Here we are again at Stonebridge Road with the games arriving quickly on top of one another and I’d like to welcome Gordon Bartlett and all at Wealdstone to today’s game.
It’s obviously not been an ideal time for us results-wise since we got that excellent win here against Margate. At Gosport we had a lot of possession after a poor first half while at Chelmsford, they put us under a lot of pressure in the first half which I thought we coped well with. We knew it would be hard and we’d have to choose our moments on the counterattack, which we did numerous times but didn’t capitalise on. But in that period after we scored, we broke another couple of times and they looked like they’d run out of steam. We were stepping into the game in the second half and I thought we had them on the ropes but the sending-off killed us.
It was never a red card. I spoke to Billy Bricknell and he said he went down on contact like any striker would; I don’t blame Billy for that, it’s part of the game, but Dave Winfield has hardly touched him. The referee couldn’t wait to get the card out.
We could appeal but it’s always difficult at this level; you hardly ever hear of successful appeals. You get one camera angle and even though you can see Dave hasn’t done a lot wrong, the footage doesn’t hold much value in the scheme of things. We had it last year against Hayes & Yeading when Tom Bonner was sent off for being thrown into a goal and that wasn’t overturned, so I’d be dubious at this stage that an appeal is worth it.
Wealdstone come here today having invested in some great players. The likes of Danny Green and Elliot Benyon are talented and will ask a few questions of us. Obviously, we need to perform to lift our mood and get some more points on the board. But every time we draw or lose we can’t think it’s the end of the world… certainly inside the changing room, that mindset isn’t the one to adopt.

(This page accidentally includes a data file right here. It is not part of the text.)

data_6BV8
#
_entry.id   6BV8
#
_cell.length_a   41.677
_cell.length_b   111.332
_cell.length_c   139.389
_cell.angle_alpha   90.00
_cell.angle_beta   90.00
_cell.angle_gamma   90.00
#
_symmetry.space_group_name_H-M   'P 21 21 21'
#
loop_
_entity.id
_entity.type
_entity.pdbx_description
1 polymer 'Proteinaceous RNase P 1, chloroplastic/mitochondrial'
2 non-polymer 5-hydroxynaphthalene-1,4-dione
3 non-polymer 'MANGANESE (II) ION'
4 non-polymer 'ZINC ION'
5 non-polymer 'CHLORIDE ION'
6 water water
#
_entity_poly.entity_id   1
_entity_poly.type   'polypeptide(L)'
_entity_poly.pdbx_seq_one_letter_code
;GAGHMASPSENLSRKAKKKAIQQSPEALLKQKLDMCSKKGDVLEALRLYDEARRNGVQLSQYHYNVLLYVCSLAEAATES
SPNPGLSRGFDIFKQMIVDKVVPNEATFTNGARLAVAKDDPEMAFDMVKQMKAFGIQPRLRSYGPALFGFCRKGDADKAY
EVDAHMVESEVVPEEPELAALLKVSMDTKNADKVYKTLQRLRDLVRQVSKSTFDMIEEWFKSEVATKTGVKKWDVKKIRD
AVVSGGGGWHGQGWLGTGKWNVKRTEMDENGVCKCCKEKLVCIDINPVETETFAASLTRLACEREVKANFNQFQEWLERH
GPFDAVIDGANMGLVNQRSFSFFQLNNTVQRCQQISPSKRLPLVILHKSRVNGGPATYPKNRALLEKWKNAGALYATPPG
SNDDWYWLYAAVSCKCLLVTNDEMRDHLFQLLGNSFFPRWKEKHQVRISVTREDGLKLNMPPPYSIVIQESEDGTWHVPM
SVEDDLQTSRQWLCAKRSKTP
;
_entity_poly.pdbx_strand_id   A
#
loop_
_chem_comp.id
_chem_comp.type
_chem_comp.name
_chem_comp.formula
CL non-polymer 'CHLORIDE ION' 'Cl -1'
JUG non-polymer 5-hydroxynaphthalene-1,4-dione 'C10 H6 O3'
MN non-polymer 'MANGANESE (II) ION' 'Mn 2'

One thing the players have seen first-hand when we’ve lost in the last two games is the celebrations in the opposite changing room are incredible. That was something on Monday night at Chelmsford that got to the players: it got under their skin a little bit and they’re angry about it and we need to channel that in the same way teams do when they look to turn us over. It’s up to us to keep the opposition’s changing room quiet.
We find ourselves in a situation that requires togetherness and reaction. Personally, this has been the hardest couple of weeks for me. As a new manager, I haven’t had to face this before, losing two matches in a row and dropping points elsewhere that I’ve not been happy about. But it’s part of the game and part of the learning process and I can speak for myself and my players when I say it’s a challenge we are determined to meet head-on. It’s key we stick together in moments like this. There’s spirit in adversity and the players have showed me that and will continue to.
When the wheels come off a little bit and you’re looking to get back on track that’s when it’s imperative that your mentality is toughness and togetherness. That’s easy to take for granted when you’re winning. The best teams that are successful across a season don’t finger-point when they hit an obstacle, they look in-house, question themselves and come out of it with a plan and a determination to move on. And I am confident that this group will do that.
Please get behind the boys on the field this afternoon in what will be a tough and noisy atmosphere. Enjoy the game.